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Needle-Felted Patch Experiment

This past winter, my friend Rachel gifted me with a number of gorgeous sweaters from her “collection.”  As she said, “You don’t like to shop, and I do, and if I don’t get rid of some of these I can’t buy more.” Now THAT is a real friend.

A particular favorite is this beautiful turquoise wool V-neck.  Turquoise is really the only shade of blue I wear, and this one is a lovely wool with flecks of navy and a lighter blue.  I wore it about three times before I realized there was a hole in the left elbow.

I thought, “Why not make a patch?” since the sweater is wool, and I have a lot (a LOT) of wool in the house.  I could darn it (okay, I have  darning egg but I’ve never darned anything in my life, although my mother did it all the time).  I could wet-felt a patch, let it dry several hours, trim it and sew it on or needle-felt it to the sweater.  Or, I could just needle felt a patch shape and needle-felt it onto the sweater.

I went through my felting stash, which mainly consists of lots of colors, hand-dying “seconds” and “ends” I got off some great vendors on Etsy. I found a few tones of turquoise and blue that might work, but nothing really close and not much of any of the individual colors.

I got out my hand cards and split up the colors, laying them evenly across the cards, and blended them  a few times until I got something I thought would be acceptable — no, I didn’t make turquoise, but I figured it’s a blue of some sort.

Instead of trying to make a free-form patch I had to have help making a shape. I don’t do “free-form” very well, I like patterns and diagrams, I can’t draw a straight line let alone needle-felt an oval. I used one of the flower shaped cookie-cutters I use when I needle-felt flowers. This shape requires a lot of time spent carefully poking the scallops around the edge, and I did that, then got the center ground pretty solid.  Turn over, repeat.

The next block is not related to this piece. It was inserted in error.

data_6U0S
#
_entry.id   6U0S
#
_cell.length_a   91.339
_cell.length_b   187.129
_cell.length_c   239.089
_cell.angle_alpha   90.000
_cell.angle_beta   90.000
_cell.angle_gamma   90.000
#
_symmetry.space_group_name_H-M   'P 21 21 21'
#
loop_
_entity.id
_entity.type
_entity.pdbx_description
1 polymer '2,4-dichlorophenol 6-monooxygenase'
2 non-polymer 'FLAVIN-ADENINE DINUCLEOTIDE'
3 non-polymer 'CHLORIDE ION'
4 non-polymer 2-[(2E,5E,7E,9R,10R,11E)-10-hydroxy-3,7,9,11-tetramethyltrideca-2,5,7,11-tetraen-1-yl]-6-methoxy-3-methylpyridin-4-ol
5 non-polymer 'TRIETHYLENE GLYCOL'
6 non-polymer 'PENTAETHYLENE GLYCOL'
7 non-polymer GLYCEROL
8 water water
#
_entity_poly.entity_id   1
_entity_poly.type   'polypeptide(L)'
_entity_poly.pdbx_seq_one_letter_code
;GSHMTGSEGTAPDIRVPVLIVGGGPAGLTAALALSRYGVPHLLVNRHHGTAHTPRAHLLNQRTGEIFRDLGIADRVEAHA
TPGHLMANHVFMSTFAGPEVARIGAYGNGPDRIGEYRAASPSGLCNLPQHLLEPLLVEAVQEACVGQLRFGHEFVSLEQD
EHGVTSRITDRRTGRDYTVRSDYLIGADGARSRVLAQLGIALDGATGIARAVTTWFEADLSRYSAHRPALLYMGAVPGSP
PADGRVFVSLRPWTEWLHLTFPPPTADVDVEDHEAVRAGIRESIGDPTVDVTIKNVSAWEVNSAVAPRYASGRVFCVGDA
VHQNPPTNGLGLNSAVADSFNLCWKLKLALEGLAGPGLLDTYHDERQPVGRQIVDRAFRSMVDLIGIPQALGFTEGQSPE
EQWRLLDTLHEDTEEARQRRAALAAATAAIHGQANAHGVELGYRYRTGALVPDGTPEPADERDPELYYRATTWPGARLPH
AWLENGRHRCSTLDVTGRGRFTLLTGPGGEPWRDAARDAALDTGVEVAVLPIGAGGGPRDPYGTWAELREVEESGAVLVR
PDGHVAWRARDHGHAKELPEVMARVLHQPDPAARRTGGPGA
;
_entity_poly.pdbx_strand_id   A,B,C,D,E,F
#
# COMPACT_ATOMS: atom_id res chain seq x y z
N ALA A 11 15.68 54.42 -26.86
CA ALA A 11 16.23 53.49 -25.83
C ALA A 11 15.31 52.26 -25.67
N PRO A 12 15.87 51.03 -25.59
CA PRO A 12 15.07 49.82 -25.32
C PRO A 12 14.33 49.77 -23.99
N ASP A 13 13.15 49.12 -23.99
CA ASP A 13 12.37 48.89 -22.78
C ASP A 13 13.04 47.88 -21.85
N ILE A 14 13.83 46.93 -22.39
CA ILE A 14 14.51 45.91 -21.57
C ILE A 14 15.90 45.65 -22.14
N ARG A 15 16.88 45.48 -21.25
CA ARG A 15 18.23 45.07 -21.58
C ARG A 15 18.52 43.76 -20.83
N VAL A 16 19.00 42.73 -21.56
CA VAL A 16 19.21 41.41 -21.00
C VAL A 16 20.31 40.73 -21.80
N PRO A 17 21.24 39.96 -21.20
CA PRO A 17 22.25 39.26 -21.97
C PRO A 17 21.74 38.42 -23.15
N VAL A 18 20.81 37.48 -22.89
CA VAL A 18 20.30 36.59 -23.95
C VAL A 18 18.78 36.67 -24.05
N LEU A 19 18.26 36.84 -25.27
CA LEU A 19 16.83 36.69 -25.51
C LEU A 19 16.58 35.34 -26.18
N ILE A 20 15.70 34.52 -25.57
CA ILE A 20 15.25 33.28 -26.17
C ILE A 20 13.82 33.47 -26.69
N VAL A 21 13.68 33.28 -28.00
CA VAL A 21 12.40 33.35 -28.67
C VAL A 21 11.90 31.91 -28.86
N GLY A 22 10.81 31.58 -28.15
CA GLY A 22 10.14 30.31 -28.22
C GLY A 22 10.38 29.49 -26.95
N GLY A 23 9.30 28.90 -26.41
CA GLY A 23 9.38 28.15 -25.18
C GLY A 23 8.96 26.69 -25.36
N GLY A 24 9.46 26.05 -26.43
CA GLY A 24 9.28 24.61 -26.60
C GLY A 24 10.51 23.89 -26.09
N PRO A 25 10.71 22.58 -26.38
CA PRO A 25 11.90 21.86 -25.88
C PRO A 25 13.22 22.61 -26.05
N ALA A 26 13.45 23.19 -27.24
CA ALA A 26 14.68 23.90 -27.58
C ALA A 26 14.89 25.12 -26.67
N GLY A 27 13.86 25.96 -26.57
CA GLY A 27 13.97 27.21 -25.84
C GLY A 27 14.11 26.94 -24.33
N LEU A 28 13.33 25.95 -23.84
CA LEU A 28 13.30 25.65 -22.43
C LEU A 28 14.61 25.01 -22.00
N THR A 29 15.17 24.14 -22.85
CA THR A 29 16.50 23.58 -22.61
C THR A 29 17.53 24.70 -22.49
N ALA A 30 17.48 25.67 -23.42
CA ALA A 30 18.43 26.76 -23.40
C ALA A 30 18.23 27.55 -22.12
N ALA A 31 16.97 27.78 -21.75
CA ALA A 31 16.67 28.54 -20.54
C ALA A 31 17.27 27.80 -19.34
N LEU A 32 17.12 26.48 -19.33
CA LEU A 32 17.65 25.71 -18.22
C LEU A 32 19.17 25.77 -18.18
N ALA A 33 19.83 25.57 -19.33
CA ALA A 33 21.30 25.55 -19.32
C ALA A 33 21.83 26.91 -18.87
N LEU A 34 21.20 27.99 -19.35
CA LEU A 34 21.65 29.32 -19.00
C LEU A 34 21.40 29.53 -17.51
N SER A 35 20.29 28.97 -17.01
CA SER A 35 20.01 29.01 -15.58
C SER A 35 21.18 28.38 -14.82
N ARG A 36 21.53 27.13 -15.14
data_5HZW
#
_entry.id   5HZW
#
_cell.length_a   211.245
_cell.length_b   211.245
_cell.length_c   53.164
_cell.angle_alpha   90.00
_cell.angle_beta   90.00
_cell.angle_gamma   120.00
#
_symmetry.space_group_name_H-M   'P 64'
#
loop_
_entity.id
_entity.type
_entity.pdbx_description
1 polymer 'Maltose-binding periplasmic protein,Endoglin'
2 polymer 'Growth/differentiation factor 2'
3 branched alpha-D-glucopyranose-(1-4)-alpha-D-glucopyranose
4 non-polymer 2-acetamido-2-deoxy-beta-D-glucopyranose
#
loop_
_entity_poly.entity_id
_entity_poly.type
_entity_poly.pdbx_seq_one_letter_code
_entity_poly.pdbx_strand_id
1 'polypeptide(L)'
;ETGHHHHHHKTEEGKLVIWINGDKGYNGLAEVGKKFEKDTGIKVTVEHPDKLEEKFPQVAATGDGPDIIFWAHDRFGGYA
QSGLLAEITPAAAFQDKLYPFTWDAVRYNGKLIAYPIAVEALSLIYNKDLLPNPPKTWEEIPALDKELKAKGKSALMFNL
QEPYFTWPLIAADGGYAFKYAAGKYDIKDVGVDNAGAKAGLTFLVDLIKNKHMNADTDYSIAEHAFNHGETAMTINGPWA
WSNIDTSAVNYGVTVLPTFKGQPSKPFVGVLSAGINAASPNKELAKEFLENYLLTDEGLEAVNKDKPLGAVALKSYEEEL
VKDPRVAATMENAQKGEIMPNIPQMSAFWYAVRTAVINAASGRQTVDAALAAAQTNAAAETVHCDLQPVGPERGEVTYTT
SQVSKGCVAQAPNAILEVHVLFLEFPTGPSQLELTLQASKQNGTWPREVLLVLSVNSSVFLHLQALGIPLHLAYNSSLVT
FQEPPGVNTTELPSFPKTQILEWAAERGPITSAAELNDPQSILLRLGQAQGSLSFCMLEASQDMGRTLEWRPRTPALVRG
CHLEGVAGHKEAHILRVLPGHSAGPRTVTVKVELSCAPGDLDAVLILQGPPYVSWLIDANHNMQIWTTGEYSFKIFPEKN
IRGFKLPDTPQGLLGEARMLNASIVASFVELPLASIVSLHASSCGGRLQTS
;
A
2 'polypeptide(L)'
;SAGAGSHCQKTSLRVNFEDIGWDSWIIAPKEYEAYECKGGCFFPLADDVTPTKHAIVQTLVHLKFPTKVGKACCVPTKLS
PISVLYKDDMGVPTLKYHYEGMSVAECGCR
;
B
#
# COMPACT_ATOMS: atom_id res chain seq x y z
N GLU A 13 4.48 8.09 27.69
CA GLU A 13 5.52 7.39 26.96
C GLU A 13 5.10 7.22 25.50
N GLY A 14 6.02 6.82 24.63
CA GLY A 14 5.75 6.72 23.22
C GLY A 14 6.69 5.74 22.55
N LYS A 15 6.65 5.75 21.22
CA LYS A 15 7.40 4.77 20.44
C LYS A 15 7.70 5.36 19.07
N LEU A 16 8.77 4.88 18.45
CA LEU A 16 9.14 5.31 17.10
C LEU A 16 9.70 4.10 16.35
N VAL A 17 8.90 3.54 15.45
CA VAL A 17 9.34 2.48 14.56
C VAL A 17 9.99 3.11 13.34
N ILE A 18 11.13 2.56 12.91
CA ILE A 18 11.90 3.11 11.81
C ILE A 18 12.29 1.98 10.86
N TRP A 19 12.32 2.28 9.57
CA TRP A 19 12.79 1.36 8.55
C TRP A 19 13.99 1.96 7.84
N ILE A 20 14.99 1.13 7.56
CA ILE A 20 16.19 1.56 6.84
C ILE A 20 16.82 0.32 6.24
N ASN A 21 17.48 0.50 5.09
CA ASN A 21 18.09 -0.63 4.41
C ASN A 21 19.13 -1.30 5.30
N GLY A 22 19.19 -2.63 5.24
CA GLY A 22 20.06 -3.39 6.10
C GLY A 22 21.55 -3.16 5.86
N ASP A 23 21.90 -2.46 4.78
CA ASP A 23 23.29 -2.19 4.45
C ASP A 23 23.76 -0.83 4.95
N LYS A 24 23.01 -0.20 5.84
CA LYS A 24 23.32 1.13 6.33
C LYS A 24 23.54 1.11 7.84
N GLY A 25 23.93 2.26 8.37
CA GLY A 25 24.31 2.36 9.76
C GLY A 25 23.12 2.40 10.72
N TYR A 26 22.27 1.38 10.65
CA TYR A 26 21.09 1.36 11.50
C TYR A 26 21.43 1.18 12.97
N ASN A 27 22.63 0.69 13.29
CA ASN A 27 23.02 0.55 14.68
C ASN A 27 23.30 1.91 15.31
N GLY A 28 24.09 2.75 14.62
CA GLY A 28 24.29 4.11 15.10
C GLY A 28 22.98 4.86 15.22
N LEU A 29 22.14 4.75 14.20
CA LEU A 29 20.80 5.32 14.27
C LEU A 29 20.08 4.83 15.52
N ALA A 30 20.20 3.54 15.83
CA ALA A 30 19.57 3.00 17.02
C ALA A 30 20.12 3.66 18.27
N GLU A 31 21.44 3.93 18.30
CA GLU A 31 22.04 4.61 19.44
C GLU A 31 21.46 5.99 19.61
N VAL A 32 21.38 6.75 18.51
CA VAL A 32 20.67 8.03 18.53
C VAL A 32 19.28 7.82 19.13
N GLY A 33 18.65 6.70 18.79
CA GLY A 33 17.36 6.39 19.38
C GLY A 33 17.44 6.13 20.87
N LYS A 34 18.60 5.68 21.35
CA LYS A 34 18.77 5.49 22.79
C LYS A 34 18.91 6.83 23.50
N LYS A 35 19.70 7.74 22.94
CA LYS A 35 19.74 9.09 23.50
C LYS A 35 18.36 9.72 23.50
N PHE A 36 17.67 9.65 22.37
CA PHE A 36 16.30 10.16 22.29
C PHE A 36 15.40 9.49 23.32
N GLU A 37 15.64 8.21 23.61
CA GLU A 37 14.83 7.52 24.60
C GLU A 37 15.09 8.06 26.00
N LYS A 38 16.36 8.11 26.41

Laying the patch onto the sweater, I see that either I don’t have any good light in my house (which I don’t), or I’m pretty much color blind (not) or I just don’t know how to make turquoise from non-turquoise wool (yep).  But since “not quite,” “almost” and “pretty good” are frequently used in the conversations I have with myself, I soldiered on.

I cut a piece from one of my needle-felting foam pads, one that really really needed to be retired anyway but I never threw it out.  Once you’ve needle-felted on one piece of foam for a few years, all your punching pretty much results in a lot of tiny flecks of foam all over your work, since the foam is deteriorating.  It takes a good bit of deterioration to get me to let go of anything craft-wise.  This was a good reason to do so.  I took the smallish piece and stuck it up the sweater’s sleeve.

I laid the little bluish shape onto the sleeve, tucked the sweater in around it in order to get as many wefts of sweater yarn under the patch edges, and started punching.  After a while, the edges did catch, proven by the fact that everything didn’t fall apart when I took the square of foam out of the sleeve.

Okay, so now I have an amorphous, bluish blob on the sweater.  Hmmm.  I rooted around in my needlepoint stash and found some very very light blue wool.  A bit of blanket stitch around the edges did define my amorphous blob a bit, and certainly did help in securing the edges of the patch to the sweater.

It didn’t look much like a flower any more, but after a few French knots in the center it did kind of look like…. maybe a flower?

An abstract, “almost” morning glory?  I say it does.  After a few careful washings, I expect the needle-felting to get sturdier, and if it holds up for another season I say that’s success.  And a quirky, free-spirited, woolly success at that. Just the way I like my successes to be.

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